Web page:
After sipping the last of his Earl Grey, Alexander sat before his desk and sighed. His candle, freshly lit, revealed a man of many accomplishments. His workspace was lined with gold bound editions of the volumes upon volumes of text he authored in areas ranging from logic to mathematics to children’s literature. He had spent many years translating the Bible to his right into four different languages, and his ashen face reflected the rigors of his work. Years had been taken from him and his body reflected every one of those years. He had become as cold and unforgiving as the snow which was falling heavily outside in the bleak English countryside. He set numerous blank pages before him, pages that he felt needed to be filled before the candle burned its last. Opening the drawer, he placed at his left the instruments of his art: an inkwell and a quill, but in the far corner of the drawer was the pistol that had served him well in war and perhaps would find some grand use again. Hunching over his papers he feverishly brought pen to ink and began his inscriptions as zealous as a medieval monk pondering the works of Aristotle. Before long, his wife entered the room to remind him of dinner. Her eyes sparkled as she saw the man she loved hard at play, as so many times before.
“Alexander, what sort of business are you up to now? A play perhaps?” Without even lifting his head or pausing to ease his wrist he replied, “My greatest work yet and ever to be.” She smiled and took dinner in her chamber. She had grown to understand and to accept the realities of their relationship: his work took precedence over all else. Her needs, unfortunately, had forced her to take full advantage of his mental absence. Alexander knew very well the subtle signals she had given him. If he would not pleasure her then surely she had the right to quell her thirst at another well. It was for this reason alone that he sat hour after painstaking hour writing what would very well be the culmination of an illustrious career with the quill. His brow furrowed ever more intensely as he wrote at a more urgent and desperate pace. He seemed to race the dawn, racing to an end no less dramatic than the magnificence of the rising sun.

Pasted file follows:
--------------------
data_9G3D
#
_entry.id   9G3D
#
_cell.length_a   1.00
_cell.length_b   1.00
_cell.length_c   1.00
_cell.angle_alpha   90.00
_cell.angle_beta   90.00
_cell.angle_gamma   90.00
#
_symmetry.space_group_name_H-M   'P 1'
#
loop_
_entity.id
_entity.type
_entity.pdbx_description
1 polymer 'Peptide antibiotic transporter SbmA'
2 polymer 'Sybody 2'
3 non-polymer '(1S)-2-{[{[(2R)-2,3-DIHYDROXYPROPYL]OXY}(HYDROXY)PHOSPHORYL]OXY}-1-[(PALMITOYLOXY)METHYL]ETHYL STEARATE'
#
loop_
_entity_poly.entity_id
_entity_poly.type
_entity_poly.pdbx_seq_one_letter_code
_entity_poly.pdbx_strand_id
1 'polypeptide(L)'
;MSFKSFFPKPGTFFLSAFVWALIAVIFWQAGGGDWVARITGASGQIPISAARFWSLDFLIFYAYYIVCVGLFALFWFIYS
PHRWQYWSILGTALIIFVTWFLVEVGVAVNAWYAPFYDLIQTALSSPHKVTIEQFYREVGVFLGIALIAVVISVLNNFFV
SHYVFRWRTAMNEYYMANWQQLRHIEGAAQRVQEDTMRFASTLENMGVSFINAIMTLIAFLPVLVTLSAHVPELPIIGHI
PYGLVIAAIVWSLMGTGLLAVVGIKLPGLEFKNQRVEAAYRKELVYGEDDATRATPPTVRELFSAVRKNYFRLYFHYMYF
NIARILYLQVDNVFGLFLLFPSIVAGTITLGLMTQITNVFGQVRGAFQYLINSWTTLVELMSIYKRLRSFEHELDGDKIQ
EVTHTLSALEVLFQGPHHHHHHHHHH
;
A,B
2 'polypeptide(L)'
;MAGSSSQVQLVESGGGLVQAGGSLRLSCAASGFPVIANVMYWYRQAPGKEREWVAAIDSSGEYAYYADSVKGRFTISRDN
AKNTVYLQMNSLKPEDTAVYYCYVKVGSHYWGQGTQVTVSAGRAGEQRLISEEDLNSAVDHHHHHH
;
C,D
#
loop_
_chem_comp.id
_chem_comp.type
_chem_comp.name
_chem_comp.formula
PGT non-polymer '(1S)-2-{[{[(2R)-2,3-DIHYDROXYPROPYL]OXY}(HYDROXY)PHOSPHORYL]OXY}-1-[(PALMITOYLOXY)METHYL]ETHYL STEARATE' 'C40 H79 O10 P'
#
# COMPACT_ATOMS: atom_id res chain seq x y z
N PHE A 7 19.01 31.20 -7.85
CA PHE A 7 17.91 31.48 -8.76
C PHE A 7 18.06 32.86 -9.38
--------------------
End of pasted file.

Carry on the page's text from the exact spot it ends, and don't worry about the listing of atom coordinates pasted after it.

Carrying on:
Alexander never once questioned his purpose, he lived to write not for others but for himself. He had lost a great many friends in his lust. Constant contemplation and deep thought possessed him through his life and guided him and never would he have doubted what he did was right. The woman could not understand and, in his twisted mind, refused to understand that he belonged at work, not at play. The soft moans emanating from the master chamber grew louder, and there was no way of telling now if those screams were human. As the cries of pleasure grew, his pace increased. At length there was the sound of a door opening and closing, and he was now alone. Into the witching hour did he write, and then on into the dark morning hours. Alexander had never desired food or drink before his work, and it would be the same this night. His wife had long been away, no doubt courting some teenage boy that was drunk with lust. His fears were confirmed as he did not raise his head but merely listened to the sound of drunken laughter filling the cold hallways and then a door was closed again. The moans resumed their ferocity and it was at this moment that Alexander paused to grip his pistol tightly. Taking a few moments to collect himself, he briskly rose from his seat, pistol in hand. The chamber door was opened yet again and two well-aimed shots were fired. He resumed his practice just as swiftly as he had left it.
The infidelity, the lies, the frigid home that would not be warmed by a mere flame, none of these things concerned him. The candle, at length, burned down to the very bottom. The wax had continuously spilled across his papers, but that would not slow the great Alexander at all. It flickered once more before snuffing out for want of wax. Alexander immediately halted his endeavor. He put away his inkwell and his quill, putting an end to over eight hours of nearly constant writing. In the drawer, in the cold dark night, he could not see but could only feel the pistol. It felt warm to him, the only warmth that permeated the perpetual winter of the house. He picked it up and sighed as he did before he began. A shot rang out in the night.